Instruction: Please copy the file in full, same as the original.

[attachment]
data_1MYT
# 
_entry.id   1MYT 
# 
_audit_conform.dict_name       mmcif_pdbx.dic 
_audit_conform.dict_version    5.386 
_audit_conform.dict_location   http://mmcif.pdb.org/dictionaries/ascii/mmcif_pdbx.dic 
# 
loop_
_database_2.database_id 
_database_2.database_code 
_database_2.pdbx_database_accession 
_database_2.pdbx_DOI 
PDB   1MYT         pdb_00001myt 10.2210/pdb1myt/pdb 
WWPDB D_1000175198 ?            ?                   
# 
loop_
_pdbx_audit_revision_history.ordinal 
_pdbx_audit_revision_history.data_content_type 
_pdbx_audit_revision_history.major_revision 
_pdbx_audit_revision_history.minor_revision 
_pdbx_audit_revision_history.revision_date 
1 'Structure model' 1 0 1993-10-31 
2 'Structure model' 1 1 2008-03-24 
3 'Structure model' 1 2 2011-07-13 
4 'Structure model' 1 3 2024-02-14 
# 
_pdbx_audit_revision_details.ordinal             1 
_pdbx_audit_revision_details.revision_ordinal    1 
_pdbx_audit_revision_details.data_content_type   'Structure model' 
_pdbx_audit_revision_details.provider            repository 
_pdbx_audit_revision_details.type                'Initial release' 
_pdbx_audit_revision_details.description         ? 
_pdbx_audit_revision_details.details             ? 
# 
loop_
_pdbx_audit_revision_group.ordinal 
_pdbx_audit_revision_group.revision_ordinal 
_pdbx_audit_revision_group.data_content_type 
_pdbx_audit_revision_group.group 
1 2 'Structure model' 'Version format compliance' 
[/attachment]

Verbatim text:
data_1MYT
# 
_entry.id   1MYT 
# 
_audit_conform.dict_name       mmcif_pdbx.dic 
_audit_conform.dict_version    5.386 
_audit_conform.dict_location   http://mmcif.pdb.org/dictionaries/ascii/mmcif_pdbx.dic 
# 
loop_
_database_2.database_id 
_database_2.database_code 
_database_2.pdbx_database_accession 
_database_2.pdbx_DOI 
PDB   1MYT         pdb_00001myt 10.2210/pdb1myt/pdb 
WWPDB D_1000175198 ?            ?                   
# 
loop_
_pdbx_audit_revision_history.ordinal 
_pdbx_audit_revision_history.data_content_type 
_pdbx_audit_revision_history.major_revision 
_pdbx_audit_revision_history.minor_revision 
_pdbx_audit_revision_history.revision_date 
1 'Structure model' 1 0 1993-10-31 
2 'Structure model' 1 1 2008-03-24 
3 'Structure model' 1 2 2011-07-13 
4 'Structure model' 1 3 2024-02-14 
# 
_pdbx_audit_revision_details.ordinal             1 
_pdbx_audit_revision_details.revision_ordinal    1 
_pdbx_audit_revision_details.data_content_type   'Structure model' 
_pdbx_audit_revision_details.provider            repository 
_pdbx_audit_revision_details.type                'Initial release' 
_pdbx_audit_revision_details.description         ? 
_pdbx_audit_revision_details.details             ? 
# 
loop_
_pdbx_audit_revision_group.ordinal 
_pdbx_audit_revision_group.revision_ordinal 
_pdbx_audit_revision_group.data_content_type 
_pdbx_audit_revision_group.group 
1 2 'Structure model' 'Version format compliance' 